Performance testing is challenging to set up and measure properly. While unit tests will run the same in any environment, performance tests are inherently sensitive to the environment. For example, an enterprise cloud server will likely have better response time than a 7-year-old Macbook.

Why should performance tests not be unit tests?

Returning to the original question, it is theoretically possible to frame a performance test as a functional test by validating a specific measurement against a preset threshold. However, there are 3 main reasons why a unit test should not be a performance test:

  1. Performance checks in unit tests make the build process more vulnerable to environmental issues. Bad measurements from environment issues could cause unit tests to fail for reasons unrelated to code correctness. Any unit test failure will block a build, trigger triage, and stall progress. This means time and money. The build process must not be interrupted by environment problems.
  2. Proper performance tests require lots of setup beyond basic unit test support. Unit tests should be short and sweet, and unit testing frameworks don’t have the tools needed to take good measurements. Unit test environments are often not set up in tightly controlled environments, either. It would take a lot of work to properly put performance checks into a unit test.
  3. Unit tests are white box, but performance tests are black box. Unit test results determine if a build is good or bad. Thus, they run before a build is labeled “ready.” Performance tests need to interact with an actual build. Thus, they run after a build is ready and deployed. This is a natural progression: run the most basic tests first, and then run the more advanced tests. It separates these two test types.

These points are based on the explicit definitions provided above. Note that I am not saying that performance testing should not be done, but rather that performances checks should not be part of unit testing. Unit testing and performance testing should be categorically separate types of testing.

The Best Programming Language for Test Automation

Which programming languages are best for writing test automation? There are several choices – just look at this list on Wikipedia and this cool decision graphs for choosing languages. While this topic can quickly devolve into a spat over personal tastes, I do believe there are objective reasons for why some languages are better for automating test cases than others.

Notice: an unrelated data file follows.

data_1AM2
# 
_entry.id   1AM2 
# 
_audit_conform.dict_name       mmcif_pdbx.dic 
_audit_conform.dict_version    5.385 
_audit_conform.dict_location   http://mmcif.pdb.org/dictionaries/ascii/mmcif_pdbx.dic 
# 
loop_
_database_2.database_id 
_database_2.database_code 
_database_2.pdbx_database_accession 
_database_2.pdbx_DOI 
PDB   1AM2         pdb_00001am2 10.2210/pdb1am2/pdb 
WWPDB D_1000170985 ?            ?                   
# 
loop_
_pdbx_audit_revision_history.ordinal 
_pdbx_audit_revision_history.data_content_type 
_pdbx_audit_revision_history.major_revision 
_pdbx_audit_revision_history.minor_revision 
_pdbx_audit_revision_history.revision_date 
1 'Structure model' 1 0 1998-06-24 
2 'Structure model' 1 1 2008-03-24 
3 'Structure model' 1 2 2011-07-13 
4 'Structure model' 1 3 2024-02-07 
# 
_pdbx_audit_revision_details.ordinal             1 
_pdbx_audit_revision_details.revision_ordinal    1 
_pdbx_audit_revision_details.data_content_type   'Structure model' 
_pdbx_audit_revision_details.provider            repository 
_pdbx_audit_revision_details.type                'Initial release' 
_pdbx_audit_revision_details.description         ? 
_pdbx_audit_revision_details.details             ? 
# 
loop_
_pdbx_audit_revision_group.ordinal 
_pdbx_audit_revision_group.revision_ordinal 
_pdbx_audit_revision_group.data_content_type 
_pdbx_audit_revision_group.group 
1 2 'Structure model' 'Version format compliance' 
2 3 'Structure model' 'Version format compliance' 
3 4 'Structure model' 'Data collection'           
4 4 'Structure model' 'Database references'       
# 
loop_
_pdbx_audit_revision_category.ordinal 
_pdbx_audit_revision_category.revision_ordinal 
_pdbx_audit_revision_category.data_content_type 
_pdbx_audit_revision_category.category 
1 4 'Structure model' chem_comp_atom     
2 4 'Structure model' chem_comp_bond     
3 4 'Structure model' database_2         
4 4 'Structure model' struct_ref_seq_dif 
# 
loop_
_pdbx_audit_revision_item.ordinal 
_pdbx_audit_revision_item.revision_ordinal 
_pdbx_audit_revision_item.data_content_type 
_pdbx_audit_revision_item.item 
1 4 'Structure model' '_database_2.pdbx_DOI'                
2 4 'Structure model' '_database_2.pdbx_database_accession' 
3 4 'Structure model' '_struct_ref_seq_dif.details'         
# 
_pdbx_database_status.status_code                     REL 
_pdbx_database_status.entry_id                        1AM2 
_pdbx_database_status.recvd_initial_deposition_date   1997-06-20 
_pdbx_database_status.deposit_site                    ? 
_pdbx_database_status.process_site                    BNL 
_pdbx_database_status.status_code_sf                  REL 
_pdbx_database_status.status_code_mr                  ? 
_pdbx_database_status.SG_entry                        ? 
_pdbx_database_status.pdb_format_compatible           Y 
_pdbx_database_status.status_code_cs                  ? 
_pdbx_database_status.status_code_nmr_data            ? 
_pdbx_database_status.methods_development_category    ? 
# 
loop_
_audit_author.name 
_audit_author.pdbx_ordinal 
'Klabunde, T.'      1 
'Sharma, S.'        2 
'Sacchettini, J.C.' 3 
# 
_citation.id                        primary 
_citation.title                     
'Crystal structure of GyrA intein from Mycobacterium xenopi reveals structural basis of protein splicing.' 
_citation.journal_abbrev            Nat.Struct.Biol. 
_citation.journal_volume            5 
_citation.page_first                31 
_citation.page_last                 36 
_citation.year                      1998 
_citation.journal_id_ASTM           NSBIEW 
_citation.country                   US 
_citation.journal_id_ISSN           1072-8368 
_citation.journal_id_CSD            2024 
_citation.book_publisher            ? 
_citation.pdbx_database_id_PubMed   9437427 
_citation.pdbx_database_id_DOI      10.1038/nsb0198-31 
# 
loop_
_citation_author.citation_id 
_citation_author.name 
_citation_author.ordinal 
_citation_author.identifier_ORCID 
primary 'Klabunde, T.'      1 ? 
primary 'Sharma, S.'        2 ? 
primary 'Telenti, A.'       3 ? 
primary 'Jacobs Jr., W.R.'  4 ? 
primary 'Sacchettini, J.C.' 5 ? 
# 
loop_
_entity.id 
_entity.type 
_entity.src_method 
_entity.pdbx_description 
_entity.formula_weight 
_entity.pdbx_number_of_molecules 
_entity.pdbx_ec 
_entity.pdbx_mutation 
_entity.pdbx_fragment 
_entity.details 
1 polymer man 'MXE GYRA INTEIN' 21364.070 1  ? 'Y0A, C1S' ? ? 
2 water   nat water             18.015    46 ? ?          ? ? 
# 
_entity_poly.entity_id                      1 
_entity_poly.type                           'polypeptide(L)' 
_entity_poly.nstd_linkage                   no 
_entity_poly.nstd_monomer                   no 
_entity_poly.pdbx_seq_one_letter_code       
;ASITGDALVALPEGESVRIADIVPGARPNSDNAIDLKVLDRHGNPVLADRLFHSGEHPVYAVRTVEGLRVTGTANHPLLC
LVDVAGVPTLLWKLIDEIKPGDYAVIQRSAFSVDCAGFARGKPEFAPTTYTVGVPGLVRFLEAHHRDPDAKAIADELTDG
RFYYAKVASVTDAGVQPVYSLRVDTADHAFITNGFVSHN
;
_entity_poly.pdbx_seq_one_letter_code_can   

Dividing Test Layers

First of all, unit tests should always be written in the same language as the product under test. Otherwise, they would definitionally no longer be unit tests! Unit tests are white box and need direct access to the product source code. This allows them to cover functions, methods, and classes.

The question at hand pertains more to higher-layer functional tests. These tests fall into many (potentially overlapping) categories: integration, end-to-end, system, acceptance, regression, and even performance. Since they are all typically black box, higher-layer tests do not necessarily need to be written in the same language as the product under test.

My Choices

Personally, I think Python and Java are today’s best languages for test automation. Python, in particular, is wonderful because its conciseness lets the programmer expressively capture the essence of the test case. Java has a rich platform of tools and packages, and continuous integration with Java is easy with Maven/Gradle/ANT and Jenkins. I’ve heard that Ruby is another good choice for reasons similar to Python, but I have not used it myself. JavaScript is good for pure web app testing (à la Protractor) but not so good for general purposes.

On the other hand, languages like C, C++, C#, and Perl are less suitable for test automation. C and C++ are very low-level and lack robust frameworks. Although C# as a language is similar to Java, it lives in the Microsoft bubble: .NET development tools are not as friendly or as free, and command line operations are painful. Perl simply does not provide the consistency and structure for scalable and self-documenting code. Purely functional languages like LISP and Haskell are also poor choices for test automation because they do not translate well from test case procedures. They may be useful, however, for some lower-level data testing.